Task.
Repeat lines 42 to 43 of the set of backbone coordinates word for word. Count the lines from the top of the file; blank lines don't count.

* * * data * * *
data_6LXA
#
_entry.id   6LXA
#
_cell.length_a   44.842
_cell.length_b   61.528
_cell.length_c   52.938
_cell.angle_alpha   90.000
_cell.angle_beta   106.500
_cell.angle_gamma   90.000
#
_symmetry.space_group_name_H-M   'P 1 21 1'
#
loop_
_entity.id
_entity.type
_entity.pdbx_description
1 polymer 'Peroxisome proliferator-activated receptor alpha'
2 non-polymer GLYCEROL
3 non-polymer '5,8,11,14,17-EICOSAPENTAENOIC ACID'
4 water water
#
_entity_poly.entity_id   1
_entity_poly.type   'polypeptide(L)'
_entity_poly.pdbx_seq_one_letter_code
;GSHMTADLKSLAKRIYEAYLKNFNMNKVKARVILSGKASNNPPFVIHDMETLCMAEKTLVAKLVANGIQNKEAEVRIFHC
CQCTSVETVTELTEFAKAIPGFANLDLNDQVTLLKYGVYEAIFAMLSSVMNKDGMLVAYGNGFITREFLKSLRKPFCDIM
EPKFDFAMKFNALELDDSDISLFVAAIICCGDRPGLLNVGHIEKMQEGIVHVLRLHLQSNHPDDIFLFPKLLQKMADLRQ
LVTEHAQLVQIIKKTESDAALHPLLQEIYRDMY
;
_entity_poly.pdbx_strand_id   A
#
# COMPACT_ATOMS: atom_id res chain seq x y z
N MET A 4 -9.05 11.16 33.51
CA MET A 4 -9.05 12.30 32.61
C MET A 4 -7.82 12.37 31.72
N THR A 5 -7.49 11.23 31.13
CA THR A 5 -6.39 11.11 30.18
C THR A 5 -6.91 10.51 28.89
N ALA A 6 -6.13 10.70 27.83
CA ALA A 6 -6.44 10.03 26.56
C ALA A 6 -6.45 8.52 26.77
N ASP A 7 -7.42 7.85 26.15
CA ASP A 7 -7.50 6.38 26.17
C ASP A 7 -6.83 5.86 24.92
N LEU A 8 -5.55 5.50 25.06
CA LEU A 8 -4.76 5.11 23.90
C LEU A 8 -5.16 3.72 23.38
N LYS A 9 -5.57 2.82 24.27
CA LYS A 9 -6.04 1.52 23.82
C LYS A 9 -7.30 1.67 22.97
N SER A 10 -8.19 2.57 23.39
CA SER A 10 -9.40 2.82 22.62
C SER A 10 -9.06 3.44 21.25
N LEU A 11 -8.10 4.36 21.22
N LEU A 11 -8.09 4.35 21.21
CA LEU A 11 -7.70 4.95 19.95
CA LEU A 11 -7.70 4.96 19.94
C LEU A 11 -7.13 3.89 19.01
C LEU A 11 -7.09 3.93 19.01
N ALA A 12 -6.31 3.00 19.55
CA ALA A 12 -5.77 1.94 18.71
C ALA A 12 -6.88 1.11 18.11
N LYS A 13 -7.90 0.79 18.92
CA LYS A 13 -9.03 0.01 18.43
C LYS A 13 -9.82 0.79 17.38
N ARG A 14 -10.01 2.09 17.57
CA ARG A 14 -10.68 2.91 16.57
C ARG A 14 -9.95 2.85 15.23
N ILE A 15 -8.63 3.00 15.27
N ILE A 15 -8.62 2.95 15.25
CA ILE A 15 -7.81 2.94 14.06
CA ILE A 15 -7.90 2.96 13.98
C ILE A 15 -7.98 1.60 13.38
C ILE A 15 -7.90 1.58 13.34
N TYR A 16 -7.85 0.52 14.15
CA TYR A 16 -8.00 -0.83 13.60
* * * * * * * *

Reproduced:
C ALA A 6 -6.45 8.52 26.77
N ASP A 7 -7.42 7.85 26.15